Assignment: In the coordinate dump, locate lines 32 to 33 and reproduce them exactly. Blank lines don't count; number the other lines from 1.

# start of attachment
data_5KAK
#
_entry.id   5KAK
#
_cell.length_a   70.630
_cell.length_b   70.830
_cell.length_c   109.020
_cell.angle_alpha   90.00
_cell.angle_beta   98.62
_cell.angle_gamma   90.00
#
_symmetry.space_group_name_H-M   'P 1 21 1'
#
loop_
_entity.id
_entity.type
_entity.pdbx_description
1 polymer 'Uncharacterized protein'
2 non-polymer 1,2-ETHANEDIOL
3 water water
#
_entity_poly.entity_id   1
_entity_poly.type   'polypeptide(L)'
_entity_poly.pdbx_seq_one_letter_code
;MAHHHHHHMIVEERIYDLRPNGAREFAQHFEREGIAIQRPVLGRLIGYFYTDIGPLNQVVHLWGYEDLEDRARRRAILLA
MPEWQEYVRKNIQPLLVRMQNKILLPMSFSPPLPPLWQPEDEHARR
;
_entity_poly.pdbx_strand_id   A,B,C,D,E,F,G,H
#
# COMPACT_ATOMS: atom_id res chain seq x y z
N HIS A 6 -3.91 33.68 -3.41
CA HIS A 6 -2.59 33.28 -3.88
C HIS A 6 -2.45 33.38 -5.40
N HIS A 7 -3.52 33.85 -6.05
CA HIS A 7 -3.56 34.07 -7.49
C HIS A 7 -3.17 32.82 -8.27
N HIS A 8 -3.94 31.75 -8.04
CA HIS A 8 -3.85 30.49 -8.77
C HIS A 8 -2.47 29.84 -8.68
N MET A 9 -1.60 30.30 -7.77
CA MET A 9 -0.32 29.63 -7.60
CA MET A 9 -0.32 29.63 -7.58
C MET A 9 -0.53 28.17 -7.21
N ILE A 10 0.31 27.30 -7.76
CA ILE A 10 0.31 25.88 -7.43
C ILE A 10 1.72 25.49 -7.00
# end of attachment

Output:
CA HIS A 6 -2.59 33.28 -3.88
C HIS A 6 -2.45 33.38 -5.40